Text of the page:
I Don't Like Programming

I have a bad habit of annotating books with a pencil. I do it all the time I read a book and find something interesting, something worth taking a note of, and instead of taking a note on separate piece of paper I just underline the thing.
Today I was sifting through the book "The Pragmatic Programmer". You know, the kind of thing you do when you are bored, or just want to kill some time. You don't actually want to apply the brain power to what you do. Yeah, I was doing that and I came across this underlined paragraph reading

Learn at least one new language every year. Different languages solve the same problems in different ways. By learning several different approaches, you can help broaden your thinking and avoid getting stuck in a rut.

And it got me thinking.

It was not the first time I read this particular piece of paragraph, but today it made me realize a couple things about myself.
I'm the kind of person who'd sit in silence for hours (my colleagues wouldn't agree) and go about observing people doing things, any kind of things, work, chores, routine - literally anything. I like to watch people go though the very basic routine of solving problems. Somebody struggle to resist the temptation to punch someone, somebody else figure out the ways to avoid social interactions, and somebody else put another case statement in a switch with 67 other cases.
People always find a way, good or bad doesn't really matter when it comes to go home at the end of the day, and watch TV.

We - Programmers - are the same breed. We too like to find the quickest and shortest possible solution to our problems, and the voice of the experience says that most of us tend to find a solution within our comfort zone. We don't like to step out of the boundaries and seek a solution that could be more efficient, in parts because we don't realize that such a solution might exist.
And we don't realize it because we are too busy brushing up our language skills that we almost don't give a shit about what other language is out there and what kind of problems does it solve.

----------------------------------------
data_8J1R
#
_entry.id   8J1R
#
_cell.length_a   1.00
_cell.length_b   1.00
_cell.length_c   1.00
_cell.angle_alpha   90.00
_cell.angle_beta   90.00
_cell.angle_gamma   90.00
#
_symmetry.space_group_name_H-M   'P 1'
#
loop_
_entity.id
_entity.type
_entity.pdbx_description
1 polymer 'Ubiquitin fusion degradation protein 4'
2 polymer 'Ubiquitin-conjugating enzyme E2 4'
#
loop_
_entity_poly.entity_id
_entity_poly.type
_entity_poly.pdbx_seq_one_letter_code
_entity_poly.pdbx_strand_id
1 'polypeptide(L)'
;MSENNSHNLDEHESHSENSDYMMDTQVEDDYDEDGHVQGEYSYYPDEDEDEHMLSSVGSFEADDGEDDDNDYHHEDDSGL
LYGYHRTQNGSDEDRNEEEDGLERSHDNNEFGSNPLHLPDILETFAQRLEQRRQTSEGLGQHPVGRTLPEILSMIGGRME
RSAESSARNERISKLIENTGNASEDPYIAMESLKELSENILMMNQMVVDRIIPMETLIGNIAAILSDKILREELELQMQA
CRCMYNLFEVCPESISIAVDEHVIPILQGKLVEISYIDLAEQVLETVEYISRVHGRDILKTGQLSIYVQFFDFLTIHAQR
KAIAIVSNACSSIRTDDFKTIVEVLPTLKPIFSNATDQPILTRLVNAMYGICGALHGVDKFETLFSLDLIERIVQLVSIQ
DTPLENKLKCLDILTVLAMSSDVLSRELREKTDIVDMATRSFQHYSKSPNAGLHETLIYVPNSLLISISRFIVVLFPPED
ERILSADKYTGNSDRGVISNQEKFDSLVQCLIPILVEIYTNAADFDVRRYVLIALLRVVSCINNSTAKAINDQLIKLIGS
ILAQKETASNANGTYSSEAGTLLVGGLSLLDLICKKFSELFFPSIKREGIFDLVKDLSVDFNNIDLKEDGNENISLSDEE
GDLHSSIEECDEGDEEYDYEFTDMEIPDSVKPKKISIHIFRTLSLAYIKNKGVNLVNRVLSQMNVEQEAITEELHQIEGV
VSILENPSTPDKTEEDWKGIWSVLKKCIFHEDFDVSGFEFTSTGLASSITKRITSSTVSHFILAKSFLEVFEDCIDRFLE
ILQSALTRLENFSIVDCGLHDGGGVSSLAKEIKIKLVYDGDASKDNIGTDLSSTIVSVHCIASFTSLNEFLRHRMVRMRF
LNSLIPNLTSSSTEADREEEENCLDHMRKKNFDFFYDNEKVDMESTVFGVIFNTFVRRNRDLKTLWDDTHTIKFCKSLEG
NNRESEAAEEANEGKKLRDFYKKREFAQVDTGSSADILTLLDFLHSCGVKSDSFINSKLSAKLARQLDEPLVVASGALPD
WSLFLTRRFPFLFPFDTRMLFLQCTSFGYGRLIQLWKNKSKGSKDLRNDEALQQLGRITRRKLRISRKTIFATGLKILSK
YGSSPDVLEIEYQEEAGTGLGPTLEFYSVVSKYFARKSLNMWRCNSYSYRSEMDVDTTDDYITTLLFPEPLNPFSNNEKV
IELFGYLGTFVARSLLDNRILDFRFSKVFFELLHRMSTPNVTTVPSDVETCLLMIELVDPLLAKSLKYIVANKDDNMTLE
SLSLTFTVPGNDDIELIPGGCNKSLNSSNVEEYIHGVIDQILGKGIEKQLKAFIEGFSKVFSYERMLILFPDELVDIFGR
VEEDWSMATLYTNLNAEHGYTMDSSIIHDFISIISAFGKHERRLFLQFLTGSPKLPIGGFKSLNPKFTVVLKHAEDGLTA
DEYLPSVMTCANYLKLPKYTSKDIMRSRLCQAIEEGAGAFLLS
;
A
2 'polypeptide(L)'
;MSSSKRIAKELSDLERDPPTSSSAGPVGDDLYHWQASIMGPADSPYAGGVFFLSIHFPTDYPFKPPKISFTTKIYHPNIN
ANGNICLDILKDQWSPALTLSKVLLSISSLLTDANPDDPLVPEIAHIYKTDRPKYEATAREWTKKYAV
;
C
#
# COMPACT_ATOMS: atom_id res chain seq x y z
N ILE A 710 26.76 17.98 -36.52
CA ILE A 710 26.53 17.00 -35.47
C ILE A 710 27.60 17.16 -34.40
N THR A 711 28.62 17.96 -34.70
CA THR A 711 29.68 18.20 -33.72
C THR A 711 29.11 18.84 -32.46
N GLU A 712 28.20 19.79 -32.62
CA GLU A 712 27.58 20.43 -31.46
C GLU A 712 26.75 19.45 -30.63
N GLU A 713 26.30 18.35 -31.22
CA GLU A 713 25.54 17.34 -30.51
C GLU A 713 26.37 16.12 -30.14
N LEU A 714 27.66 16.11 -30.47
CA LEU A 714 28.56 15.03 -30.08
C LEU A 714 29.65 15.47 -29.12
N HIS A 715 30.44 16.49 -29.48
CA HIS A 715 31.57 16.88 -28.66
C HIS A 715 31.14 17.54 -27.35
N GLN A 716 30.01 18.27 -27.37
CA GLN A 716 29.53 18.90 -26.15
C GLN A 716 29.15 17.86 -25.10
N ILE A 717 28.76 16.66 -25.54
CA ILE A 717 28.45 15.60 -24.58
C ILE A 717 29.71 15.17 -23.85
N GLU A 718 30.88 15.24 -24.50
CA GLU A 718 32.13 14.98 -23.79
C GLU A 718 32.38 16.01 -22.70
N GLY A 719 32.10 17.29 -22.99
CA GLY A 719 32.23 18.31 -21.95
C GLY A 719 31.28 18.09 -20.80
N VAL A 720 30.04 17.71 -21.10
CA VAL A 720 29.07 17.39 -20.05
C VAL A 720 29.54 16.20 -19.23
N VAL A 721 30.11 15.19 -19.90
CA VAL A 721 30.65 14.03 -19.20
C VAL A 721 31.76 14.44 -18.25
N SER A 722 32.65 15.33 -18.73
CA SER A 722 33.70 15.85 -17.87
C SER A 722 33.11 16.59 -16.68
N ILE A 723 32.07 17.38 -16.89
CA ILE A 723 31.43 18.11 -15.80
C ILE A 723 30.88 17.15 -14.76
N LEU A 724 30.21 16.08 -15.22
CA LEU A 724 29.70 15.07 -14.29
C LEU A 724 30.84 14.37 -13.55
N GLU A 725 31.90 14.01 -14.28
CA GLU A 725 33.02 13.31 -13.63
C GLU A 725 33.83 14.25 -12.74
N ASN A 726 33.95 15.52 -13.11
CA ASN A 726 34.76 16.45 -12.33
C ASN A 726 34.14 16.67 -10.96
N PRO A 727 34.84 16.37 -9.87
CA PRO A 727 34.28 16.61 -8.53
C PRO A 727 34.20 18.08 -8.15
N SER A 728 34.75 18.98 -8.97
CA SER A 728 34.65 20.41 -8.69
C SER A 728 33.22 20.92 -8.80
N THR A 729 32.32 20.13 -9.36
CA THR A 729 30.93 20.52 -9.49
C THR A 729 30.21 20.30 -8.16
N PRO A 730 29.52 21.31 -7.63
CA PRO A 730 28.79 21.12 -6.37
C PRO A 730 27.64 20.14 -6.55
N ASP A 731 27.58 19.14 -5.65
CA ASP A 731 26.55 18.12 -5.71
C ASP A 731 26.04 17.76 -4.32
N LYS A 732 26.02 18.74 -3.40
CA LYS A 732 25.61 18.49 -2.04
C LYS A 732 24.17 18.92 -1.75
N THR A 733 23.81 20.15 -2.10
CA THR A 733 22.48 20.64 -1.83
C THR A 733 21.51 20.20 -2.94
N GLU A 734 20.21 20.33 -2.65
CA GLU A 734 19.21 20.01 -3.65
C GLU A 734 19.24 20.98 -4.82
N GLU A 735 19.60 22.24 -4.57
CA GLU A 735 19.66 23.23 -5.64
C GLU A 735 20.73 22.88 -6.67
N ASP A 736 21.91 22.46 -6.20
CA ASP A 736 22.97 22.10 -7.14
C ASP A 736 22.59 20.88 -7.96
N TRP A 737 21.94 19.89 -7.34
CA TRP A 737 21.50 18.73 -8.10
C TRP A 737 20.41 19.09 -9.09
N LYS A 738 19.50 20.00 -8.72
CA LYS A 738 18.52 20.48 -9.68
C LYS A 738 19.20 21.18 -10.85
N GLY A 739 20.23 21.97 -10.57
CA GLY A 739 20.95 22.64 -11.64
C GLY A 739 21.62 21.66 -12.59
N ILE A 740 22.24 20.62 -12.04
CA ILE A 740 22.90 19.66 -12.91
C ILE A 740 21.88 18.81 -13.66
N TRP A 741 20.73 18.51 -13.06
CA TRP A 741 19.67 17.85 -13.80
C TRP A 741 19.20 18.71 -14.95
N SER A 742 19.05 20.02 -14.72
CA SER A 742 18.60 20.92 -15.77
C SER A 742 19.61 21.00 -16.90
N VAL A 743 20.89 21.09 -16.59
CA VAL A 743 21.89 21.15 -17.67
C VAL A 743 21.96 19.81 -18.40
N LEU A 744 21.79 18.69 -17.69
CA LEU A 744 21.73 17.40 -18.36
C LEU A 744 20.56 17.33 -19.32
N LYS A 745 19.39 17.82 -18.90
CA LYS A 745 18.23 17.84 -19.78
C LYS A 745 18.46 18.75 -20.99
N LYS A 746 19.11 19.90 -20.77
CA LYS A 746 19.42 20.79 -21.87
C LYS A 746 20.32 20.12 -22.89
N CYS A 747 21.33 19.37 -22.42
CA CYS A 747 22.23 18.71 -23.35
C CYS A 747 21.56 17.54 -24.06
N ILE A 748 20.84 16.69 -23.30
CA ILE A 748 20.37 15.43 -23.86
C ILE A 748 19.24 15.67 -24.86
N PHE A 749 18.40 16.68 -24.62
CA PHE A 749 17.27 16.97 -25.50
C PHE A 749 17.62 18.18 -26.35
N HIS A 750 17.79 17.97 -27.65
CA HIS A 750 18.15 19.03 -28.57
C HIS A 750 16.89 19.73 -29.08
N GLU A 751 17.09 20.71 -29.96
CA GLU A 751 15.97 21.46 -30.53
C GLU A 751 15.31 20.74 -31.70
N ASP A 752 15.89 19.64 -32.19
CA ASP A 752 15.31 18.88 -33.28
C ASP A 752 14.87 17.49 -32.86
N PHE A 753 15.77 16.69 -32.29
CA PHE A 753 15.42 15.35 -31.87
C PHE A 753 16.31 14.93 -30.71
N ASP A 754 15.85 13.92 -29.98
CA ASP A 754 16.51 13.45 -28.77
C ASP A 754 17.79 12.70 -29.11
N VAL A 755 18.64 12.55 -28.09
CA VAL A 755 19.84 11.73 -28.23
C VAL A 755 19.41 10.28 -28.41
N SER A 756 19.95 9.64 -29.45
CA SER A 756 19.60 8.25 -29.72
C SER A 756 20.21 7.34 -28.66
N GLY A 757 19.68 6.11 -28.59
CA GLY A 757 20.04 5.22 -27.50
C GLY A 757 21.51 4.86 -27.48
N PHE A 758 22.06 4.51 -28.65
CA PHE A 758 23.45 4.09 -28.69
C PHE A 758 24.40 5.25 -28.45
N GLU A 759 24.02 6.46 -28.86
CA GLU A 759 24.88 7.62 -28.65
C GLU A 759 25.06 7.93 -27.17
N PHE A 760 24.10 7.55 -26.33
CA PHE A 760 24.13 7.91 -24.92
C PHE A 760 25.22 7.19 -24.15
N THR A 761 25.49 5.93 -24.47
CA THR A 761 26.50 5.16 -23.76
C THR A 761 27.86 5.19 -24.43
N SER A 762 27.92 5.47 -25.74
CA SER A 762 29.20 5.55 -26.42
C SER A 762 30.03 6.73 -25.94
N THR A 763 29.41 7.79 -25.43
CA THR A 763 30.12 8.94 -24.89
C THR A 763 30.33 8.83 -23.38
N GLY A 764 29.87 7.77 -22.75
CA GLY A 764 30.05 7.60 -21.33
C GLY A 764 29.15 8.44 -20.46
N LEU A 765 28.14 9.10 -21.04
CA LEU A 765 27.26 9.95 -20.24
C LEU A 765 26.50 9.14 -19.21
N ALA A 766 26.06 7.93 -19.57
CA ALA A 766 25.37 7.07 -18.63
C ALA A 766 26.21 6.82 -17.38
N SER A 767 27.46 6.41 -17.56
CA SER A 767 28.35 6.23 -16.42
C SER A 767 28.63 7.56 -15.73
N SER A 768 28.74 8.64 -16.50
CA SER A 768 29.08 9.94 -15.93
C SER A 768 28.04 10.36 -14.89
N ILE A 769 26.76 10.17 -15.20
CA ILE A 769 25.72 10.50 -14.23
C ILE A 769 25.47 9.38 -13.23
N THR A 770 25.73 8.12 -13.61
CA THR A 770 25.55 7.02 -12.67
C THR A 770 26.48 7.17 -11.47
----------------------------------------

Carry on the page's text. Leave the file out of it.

There are a lot of programming languages in the wild, most of them are general purpose languages (Ruby, Python, C++, C#) which has evolved over time to solve most common problems, and some other are domain specific (SQL, MATLAB, RegEx) which has evolved to solve really specific problems. Now, certainly you can solve math problems with Ruby, render graphs using some library or extension and perform computations over a large set of data but if you try to solve the same problem in MATLAB not only it would be a lot less amount of code, it would be a lot easier and efficient. But you still decide to do it with Ruby, or Python, or whatever language you are comfortable with because you don't know MATLAB.

The point I'm trying to make here is that you should not choose a programming language because it is easier to code in, or the syntax is pretty, but the kind of problems it can solve for you.
I remember how I started learning to program in BASIC language, but the day I came across Visual Basic and wrote my first GUI program I was blown away by how simple it was to create a window with all kind of controls and pretty interface. I learned C, C++, a little bit of Java, PHP, Ruby, Python, then Go, had a little taste of Scala too and tinkered with Perl and many other languages, but I never thought about why I liked it so much to juggle with languages, until today.
Today I realized that I'm a kid learning to arrange Jenga blocks in different ways to make many different shapes, and every time I make a new shape with my blocks I learn something new. I learn to balance the blocks to make a tower, and in process I also learn how the physics operate on the world around me. It is a process of learning new things, and applying new approaches to solve problems. It could be a trivial thing for people who are more experienced than me but I am the kid who find it amusing to make new shapes with some wooden blocks. My dinosaur might not be a perfect replica of Tyrannosaurus but hell - some time ago I didn't knew I can make a dinosaur with these blocks.

So, yeah, there is that. I don't like programming, I don't like to write code. The only thing I like is to solve problems. And I'll keep finding ways to solve those problems with a new approach. That is what makes me happy.